Then – of course – there was the parking ticket Pam had found on her car windscreen when she’d parked in the lot next door to Stockport jobcentre. As per standard, the pay and display machine had been broken that day. Needless to say, Pam found herself paying for that:

“…the machine was out. I took a photograph of it and I went into [the jobcentre]. There was loads of people took a photograph of [the broken pay and display machine]. They still sent me a parking fine. My daughter wrote saying it was broken. They said you should go to another parking meter. I said there’s only one there. They’ve said you shouldn’t have parked there if there wasn’t a meter…”

We didn’t quite get round to talking elections. Maybe next time. I’m sure there’ll be one.


*names changed

Blogging will be light until the end of the year as am finishing a transcription project of interviews, and homelessness and jobcentre meeting recordings. Still available for contact here.

Northern remainers

To Stockport jobcentre, where I recently talked at length with Des, who is 60.

There’s a transcript from our discussion below. I post it as an example of a kind of flip side to social and mainstream Brexit hysteria – the right side of the Upside Down if you will. For every extremist, politician, party loyalist and media type who is losing their grip over Brexit, there is someone who is looking at the world like a grownup. It is easy to forget this in a world where overkill is the default.

Des was an ex-warehouse worker who’d been made redundant two years ago. Des wasn’t claiming benefits. He’d been living on redundancy money and savings since he’d lost his job.

His money was running out, though. Des used the jobcentre computers most days to look for work, because he didn’t have a computer at home:

“Five years to go until I retire. I still feel I got to work. I can’t afford it right now (not working). You’ve got people who work until they’re 80. You’ve got these in supermarkets now – some of them working until they’re 80 to make ends meet…. I might have to end up doing agency.”

Des was concerned about returning to warehouse work at his age. The work was physically tough: lifting, packing and long days on your feet.

Des had signed up to an agency which had texted him about 12-hour shifts. Des didn’t like the idea of 12 hours on the trot at the age of 60. Who would? He had enough to keep going for now:

“I just didn’t fancy getting up and doing a 12 hour day today… I’ve never done that. [I’ve done] 8 hours – 8 to 5. This would have been … could have been finishing about 11 tonight…”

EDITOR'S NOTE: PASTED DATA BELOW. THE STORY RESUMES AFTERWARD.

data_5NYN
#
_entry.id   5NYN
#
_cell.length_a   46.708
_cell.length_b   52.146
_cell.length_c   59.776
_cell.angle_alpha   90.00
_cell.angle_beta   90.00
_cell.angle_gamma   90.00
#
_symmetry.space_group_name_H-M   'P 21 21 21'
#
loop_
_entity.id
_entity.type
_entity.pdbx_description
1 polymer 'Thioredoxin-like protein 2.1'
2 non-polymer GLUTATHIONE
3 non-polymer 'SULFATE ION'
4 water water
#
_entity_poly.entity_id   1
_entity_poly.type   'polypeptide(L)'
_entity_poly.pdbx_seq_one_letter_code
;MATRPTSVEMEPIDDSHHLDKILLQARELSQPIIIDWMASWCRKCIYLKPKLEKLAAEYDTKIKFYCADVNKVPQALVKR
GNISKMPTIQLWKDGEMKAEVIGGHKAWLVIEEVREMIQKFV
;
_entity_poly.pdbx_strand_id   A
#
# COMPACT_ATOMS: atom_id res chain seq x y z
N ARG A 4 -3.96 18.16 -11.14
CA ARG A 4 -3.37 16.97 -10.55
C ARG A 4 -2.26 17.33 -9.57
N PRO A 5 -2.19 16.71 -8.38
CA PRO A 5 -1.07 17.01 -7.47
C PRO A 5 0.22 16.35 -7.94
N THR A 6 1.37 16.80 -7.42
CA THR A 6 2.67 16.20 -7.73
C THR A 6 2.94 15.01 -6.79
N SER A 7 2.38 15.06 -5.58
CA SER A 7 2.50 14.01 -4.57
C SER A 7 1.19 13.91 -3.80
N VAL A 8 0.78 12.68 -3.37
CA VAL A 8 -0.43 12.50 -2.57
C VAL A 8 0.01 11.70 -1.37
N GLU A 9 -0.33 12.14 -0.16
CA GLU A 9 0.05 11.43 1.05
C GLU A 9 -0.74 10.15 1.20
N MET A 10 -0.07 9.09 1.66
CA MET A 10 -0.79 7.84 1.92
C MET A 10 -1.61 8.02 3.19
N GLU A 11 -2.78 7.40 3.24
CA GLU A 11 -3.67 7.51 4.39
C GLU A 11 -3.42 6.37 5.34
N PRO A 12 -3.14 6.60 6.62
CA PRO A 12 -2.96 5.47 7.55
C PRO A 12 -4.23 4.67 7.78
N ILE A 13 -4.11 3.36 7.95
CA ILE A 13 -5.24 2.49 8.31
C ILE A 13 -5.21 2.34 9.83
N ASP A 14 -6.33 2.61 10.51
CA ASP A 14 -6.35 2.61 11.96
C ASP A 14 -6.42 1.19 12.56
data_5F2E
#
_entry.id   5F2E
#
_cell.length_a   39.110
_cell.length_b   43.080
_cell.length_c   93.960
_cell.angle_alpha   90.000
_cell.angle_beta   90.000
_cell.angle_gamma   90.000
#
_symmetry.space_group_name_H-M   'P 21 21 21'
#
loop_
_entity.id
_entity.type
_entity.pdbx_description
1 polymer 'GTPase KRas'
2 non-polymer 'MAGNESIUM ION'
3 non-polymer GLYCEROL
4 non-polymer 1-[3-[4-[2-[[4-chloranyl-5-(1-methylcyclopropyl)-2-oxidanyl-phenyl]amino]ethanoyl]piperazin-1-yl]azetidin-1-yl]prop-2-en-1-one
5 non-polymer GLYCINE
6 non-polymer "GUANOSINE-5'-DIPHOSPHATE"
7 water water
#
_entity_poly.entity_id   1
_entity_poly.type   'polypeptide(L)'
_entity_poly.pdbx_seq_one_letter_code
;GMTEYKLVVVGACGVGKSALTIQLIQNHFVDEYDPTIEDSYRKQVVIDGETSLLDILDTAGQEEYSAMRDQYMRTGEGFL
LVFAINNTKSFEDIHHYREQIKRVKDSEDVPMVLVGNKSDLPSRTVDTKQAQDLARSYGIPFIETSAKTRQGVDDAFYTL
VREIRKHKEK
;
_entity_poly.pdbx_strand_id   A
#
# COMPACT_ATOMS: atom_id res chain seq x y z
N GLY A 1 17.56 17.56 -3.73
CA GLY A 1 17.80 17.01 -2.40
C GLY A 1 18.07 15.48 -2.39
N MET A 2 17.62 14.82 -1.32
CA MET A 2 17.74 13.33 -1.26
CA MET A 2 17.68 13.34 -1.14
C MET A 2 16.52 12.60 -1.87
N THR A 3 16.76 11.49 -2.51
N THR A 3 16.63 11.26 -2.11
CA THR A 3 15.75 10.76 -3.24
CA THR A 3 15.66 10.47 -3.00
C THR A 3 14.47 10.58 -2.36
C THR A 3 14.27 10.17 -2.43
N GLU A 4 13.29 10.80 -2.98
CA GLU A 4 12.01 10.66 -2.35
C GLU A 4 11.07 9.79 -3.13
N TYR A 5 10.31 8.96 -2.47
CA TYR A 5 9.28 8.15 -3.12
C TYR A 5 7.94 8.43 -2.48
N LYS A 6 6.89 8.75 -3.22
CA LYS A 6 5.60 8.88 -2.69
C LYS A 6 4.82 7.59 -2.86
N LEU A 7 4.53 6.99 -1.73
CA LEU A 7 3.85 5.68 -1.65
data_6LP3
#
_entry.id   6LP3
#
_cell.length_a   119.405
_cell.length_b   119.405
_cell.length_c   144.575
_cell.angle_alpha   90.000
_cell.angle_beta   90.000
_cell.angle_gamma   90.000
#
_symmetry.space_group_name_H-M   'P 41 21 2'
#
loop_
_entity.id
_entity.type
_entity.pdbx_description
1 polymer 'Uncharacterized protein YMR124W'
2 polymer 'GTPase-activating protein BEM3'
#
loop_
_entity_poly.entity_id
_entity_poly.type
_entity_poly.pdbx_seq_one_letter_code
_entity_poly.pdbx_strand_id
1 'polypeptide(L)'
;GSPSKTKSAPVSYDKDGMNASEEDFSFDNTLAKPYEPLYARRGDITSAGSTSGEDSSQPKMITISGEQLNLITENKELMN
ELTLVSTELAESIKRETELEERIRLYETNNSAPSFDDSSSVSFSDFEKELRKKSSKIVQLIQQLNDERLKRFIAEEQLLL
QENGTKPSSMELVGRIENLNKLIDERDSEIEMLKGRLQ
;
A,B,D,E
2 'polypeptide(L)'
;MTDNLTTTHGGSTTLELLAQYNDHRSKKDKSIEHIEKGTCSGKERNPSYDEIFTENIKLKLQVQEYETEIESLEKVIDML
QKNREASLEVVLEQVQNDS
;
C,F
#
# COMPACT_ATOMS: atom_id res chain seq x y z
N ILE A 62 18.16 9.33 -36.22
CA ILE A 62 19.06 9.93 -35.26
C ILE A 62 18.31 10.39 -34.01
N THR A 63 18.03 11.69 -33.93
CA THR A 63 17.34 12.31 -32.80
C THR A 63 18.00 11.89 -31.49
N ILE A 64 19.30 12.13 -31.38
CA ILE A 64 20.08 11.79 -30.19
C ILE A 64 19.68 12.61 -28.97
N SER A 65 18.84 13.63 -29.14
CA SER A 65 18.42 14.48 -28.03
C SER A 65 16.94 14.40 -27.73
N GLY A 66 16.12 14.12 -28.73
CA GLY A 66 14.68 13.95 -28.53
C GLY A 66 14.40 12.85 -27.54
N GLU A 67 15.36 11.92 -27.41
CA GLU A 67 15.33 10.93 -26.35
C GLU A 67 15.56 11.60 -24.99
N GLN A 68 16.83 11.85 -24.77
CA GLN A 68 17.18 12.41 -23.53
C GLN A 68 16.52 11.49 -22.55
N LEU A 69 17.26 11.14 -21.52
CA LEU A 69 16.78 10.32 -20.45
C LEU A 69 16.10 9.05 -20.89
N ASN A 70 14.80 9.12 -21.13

We talked about Brexit.

Des said he wanted to remain. This was mostly because Des was worried about prices going up when England left Europe.

Des thought entirely in terms of the day-to-day cost of living.:

“I want to stay in… because I keep thinking only things will get dearer. I keep thinking they’re dear enough now.”


“I want things to go more in quantity for the same price. It’s all wrong now…I do have some luck when I can go around the supermarkets and getting your best reductions and get things a bit cheaper.”


Here’s Des when we spoke on July 4:

“It’s been two years… since I had a job… a warehouse. Mind you, I could have had a job today – off an agency. Said start as soon as possible, but it was a 12 hour shift and I didn’t fancy doing that right away…12 hour shift… in Reddish. It would have been [the same sort of warehouse work]. They don’t give much away on the phone. I didn’t fancy a 12 hour shift. I’ve done 8 hours, but a 12 hour shift.. they give you all sorts of strange things in the 12 hours, you know…

“That was on the phone. The agency texts you and says can you start as soon as possible. Mind you, I got an interview with another place last week, but they said they won’t let you know until the middle of July…cause they got to see everybody else as well you know… when I went to McVitie’s, they text you right away if they wanted you or not, but this one makes you wait before they… they probably say no, cause I am not too clever with their texts… their paperwork, it was like foreign with me and they haven’t got to time discuss things with you…

“I’ve been doing straightforward warehouse work – picking [sic], packing and all that. I’ve only been in the warehouse for the last ten years. Before that, I was in publishing, sort of, in a warehouse and that was just sort of everyday stuff. No skill or anything. I’ve been in mainly no-skilled jobs, so the other company is a bigger company, so I’ll be lucky if I get in there. You see I’ve gone from small to getting bigger and bigger [companies]. They expect you to have more knowledge [written and computer skills]. You see where you haven’t got that…

“I’m not on any [benefits] yet, because I’ve got too much [in savings] to claim… because I’ve been working all my life, it is only the last two years [that I haven’t been working]. I got redundancy, but I haven’t got enough to retire… if you’ve got less than £100k, you probably haven’t got enough…I keep doing lots of shortcuts [saving on spending] and hoping for the best you know…

“I’m 60. Five years to go until I retire. I still feel I got to work. I can’t afford it right now [not working]. You’ve got people who work until they’re 80. You’ve got these in supermarkets now – some of them working until they’re 80 to make ends meet… I might have to end up doing agency. I just didn’t fancy getting up and doing a 12 hour day today… I’ve never done that… 8 hours, 8 to 5 this would have been … could have been finishing about 11 tonight…